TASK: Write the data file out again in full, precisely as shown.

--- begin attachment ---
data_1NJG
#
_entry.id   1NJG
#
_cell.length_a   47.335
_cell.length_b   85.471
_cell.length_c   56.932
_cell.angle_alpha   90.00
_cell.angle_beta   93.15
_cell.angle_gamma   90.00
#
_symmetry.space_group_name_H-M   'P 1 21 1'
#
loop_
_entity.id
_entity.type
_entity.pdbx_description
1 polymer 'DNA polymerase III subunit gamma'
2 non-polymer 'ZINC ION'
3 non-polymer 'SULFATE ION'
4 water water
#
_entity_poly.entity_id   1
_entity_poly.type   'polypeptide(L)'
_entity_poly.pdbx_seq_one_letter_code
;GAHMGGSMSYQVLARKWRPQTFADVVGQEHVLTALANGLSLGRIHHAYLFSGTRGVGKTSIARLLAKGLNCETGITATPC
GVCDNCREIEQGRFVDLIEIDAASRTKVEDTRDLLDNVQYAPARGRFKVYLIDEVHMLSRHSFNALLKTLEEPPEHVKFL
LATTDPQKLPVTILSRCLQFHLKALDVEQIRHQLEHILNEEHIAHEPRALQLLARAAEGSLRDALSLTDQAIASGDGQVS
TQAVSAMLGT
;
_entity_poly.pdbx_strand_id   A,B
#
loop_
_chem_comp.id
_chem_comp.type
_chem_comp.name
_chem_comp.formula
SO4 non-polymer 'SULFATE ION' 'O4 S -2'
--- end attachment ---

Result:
data_1NJG
#
_entry.id   1NJG
#
_cell.length_a   47.335
_cell.length_b   85.471
_cell.length_c   56.932
_cell.angle_alpha   90.00
_cell.angle_beta   93.15
_cell.angle_gamma   90.00
#
_symmetry.space_group_name_H-M   'P 1 21 1'
#
loop_
_entity.id
_entity.type
_entity.pdbx_description
1 polymer 'DNA polymerase III subunit gamma'
2 non-polymer 'ZINC ION'
3 non-polymer 'SULFATE ION'
4 water water
#
_entity_poly.entity_id   1
_entity_poly.type   'polypeptide(L)'
_entity_poly.pdbx_seq_one_letter_code
;GAHMGGSMSYQVLARKWRPQTFADVVGQEHVLTALANGLSLGRIHHAYLFSGTRGVGKTSIARLLAKGLNCETGITATPC
GVCDNCREIEQGRFVDLIEIDAASRTKVEDTRDLLDNVQYAPARGRFKVYLIDEVHMLSRHSFNALLKTLEEPPEHVKFL
LATTDPQKLPVTILSRCLQFHLKALDVEQIRHQLEHILNEEHIAHEPRALQLLARAAEGSLRDALSLTDQAIASGDGQVS
TQAVSAMLGT
;
_entity_poly.pdbx_strand_id   A,B
#
loop_
_chem_comp.id
_chem_comp.type
_chem_comp.name
_chem_comp.formula
SO4 non-polymer 'SULFATE ION' 'O4 S -2'